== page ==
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Corporate Governance of Financial Institutions

45 Pages Posted: 31 Jan 2012 Last revised: 21 Sep 2012

Hamid Mehran


Lindsay Mollineaux

Federal Reserve Bank of New York

Multiple version iconThere are 2 versions of this paper

Date Written: January 1, 2012


We identify the tension created by the dual demands of financial institutions to be value-maximizing entities that also serve the public interest. We highlight the importance of information in addressing the public’s desire for banks to be safe yet innovative. Regulators can choose several approaches to increase market discipline and information production. First, they can mandate information production outside of markets through increased regulatory disclosure. Second, they can directly motivate potential producers of information by changing their incentives. Traditional approaches to bank governance may interfere with the information content of prices. Thus, the lack of transparency in the banking industry may be a symptom rather than the primary cause of bad governance. We provide the examples of compensation and resolution. Reforms that promote the quality of security prices through information production can improve the governance of financial institutions. Future research is needed to examine the interactions between disclosure, information, and governance.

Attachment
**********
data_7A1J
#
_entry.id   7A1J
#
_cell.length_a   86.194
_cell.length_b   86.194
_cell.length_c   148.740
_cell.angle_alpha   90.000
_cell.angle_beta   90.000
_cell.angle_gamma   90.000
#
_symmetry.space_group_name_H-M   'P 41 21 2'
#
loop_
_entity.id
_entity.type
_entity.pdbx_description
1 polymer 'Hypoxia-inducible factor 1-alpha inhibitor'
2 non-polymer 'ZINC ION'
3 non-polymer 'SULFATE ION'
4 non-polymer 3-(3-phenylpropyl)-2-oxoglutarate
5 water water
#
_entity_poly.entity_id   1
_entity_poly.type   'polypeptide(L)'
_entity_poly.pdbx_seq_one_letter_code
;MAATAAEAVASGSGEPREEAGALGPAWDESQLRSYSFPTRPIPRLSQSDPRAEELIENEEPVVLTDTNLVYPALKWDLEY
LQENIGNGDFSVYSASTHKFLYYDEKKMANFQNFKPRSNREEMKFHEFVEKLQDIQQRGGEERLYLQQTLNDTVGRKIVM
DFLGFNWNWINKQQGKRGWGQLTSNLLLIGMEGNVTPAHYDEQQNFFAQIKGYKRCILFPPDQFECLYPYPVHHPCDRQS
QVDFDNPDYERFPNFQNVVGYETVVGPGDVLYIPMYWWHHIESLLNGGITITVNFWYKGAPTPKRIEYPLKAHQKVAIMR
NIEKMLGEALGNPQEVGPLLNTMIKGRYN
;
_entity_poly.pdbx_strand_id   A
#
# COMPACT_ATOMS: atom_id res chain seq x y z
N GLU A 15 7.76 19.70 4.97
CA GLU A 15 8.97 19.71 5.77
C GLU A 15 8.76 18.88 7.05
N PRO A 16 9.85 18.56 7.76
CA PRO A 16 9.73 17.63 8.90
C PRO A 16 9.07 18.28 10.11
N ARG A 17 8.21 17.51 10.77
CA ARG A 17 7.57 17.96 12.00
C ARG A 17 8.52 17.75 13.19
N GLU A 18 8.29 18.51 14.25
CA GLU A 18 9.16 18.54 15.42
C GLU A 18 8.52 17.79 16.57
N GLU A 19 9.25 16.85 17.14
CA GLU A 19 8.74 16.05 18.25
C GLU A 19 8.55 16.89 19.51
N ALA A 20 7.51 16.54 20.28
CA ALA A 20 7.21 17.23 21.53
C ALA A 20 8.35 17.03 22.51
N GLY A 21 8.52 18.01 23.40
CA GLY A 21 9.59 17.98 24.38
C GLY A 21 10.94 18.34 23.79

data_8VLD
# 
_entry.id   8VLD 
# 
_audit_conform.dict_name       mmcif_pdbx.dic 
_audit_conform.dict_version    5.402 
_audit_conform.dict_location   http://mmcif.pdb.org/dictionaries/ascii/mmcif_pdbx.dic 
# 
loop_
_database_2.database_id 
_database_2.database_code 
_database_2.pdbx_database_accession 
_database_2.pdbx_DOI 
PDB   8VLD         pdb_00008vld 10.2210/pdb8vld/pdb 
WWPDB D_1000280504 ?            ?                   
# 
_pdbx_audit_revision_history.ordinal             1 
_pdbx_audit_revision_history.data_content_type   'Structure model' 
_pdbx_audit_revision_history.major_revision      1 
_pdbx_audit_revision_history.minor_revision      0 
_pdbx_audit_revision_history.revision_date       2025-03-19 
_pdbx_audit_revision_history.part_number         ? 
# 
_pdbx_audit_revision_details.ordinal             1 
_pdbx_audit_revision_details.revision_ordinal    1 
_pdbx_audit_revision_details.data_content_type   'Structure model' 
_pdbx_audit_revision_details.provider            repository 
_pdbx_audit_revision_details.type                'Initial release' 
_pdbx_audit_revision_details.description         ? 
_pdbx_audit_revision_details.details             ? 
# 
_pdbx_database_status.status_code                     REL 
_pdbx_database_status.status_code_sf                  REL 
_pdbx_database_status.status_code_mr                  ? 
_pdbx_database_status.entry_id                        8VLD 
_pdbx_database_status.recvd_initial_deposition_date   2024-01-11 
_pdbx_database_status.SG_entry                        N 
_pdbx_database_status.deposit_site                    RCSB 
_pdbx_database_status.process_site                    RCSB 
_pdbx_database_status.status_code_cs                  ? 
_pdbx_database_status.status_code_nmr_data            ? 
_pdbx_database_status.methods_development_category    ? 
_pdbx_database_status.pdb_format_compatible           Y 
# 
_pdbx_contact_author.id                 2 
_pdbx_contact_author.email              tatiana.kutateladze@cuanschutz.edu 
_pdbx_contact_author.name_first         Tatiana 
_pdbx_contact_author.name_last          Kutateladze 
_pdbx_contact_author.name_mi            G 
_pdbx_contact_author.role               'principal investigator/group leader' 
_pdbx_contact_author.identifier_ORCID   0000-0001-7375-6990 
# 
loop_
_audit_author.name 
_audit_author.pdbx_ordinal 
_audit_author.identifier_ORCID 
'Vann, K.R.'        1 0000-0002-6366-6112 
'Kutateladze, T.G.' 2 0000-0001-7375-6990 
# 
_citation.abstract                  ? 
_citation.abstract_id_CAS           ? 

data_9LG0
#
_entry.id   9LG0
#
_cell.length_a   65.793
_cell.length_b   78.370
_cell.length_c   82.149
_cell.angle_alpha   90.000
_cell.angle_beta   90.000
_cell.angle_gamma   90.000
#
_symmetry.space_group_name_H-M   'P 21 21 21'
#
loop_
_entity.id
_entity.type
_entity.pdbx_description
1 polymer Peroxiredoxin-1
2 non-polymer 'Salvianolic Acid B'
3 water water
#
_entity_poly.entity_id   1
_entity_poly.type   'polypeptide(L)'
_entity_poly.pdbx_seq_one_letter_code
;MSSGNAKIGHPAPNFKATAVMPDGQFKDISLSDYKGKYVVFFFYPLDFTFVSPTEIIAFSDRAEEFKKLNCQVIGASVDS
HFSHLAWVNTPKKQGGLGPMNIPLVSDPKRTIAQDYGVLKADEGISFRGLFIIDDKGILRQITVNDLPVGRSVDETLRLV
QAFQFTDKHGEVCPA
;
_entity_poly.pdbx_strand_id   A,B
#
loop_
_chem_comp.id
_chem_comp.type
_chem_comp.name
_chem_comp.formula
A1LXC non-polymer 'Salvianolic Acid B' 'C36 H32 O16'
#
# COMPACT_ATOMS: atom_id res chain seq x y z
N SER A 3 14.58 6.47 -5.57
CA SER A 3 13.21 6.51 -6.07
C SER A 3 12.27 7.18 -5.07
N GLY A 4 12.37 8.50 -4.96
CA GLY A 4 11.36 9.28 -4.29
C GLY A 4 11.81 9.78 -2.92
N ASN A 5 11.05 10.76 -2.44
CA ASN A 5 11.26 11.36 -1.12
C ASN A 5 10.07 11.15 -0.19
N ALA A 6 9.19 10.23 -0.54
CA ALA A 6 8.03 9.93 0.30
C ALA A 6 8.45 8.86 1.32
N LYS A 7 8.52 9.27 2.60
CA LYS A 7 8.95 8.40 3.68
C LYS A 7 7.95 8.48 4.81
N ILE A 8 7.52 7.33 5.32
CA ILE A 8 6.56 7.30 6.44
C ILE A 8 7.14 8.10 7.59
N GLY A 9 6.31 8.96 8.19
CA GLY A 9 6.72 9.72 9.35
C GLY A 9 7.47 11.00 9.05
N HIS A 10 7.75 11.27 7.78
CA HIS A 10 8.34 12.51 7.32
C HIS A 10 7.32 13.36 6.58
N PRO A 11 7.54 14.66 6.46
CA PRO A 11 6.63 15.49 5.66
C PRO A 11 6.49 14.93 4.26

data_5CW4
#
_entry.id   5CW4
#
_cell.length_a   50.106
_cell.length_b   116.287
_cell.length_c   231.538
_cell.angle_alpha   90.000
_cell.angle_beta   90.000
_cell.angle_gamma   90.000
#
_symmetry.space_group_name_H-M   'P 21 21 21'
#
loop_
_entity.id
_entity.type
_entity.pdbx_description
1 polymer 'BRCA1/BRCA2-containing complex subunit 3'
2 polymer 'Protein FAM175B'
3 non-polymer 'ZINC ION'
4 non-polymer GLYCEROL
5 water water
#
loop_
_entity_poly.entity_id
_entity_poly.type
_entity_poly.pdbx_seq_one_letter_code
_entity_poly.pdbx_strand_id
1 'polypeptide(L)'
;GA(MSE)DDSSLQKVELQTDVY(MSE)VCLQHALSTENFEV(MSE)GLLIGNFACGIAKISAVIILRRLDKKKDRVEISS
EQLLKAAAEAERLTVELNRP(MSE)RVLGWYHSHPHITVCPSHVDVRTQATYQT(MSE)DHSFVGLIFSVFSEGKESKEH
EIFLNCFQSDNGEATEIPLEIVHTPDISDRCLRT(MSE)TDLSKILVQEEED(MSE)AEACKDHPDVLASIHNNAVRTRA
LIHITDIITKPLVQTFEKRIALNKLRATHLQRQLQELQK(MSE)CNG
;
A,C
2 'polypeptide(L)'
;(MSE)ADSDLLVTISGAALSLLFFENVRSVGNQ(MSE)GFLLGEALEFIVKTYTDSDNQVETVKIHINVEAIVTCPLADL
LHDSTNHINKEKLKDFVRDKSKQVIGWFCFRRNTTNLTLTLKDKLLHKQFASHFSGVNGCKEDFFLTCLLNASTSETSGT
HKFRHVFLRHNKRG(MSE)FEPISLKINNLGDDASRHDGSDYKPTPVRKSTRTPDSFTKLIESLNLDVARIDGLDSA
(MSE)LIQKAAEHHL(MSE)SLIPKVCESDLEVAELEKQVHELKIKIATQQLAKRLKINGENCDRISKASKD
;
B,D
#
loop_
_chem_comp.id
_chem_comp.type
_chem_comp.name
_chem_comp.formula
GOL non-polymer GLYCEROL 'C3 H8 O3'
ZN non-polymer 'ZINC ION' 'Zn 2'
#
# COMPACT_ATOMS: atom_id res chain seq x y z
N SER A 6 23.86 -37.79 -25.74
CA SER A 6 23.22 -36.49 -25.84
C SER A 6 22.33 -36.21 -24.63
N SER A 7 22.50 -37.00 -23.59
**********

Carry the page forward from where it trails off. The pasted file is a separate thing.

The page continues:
Keywords: financial institutions, governance, disclosure, information, market discipline, financial crisis

JEL Classification: G01, G21, G32, G39

Suggested Citation

Mehran, Hamid mname and Mollineaux, Lindsay mname, Corporate Governance of Financial Institutions (January 1, 2012). FRB of New York Staff Report No. 539. Available at SSRN: or

Hamid Mehran (Contact Author)

Independent ( email )

No Address Available

Lindsay Mollineaux

Federal Reserve Bank of New York ( email )

33 Liberty Street
New York, NY 10045
United States

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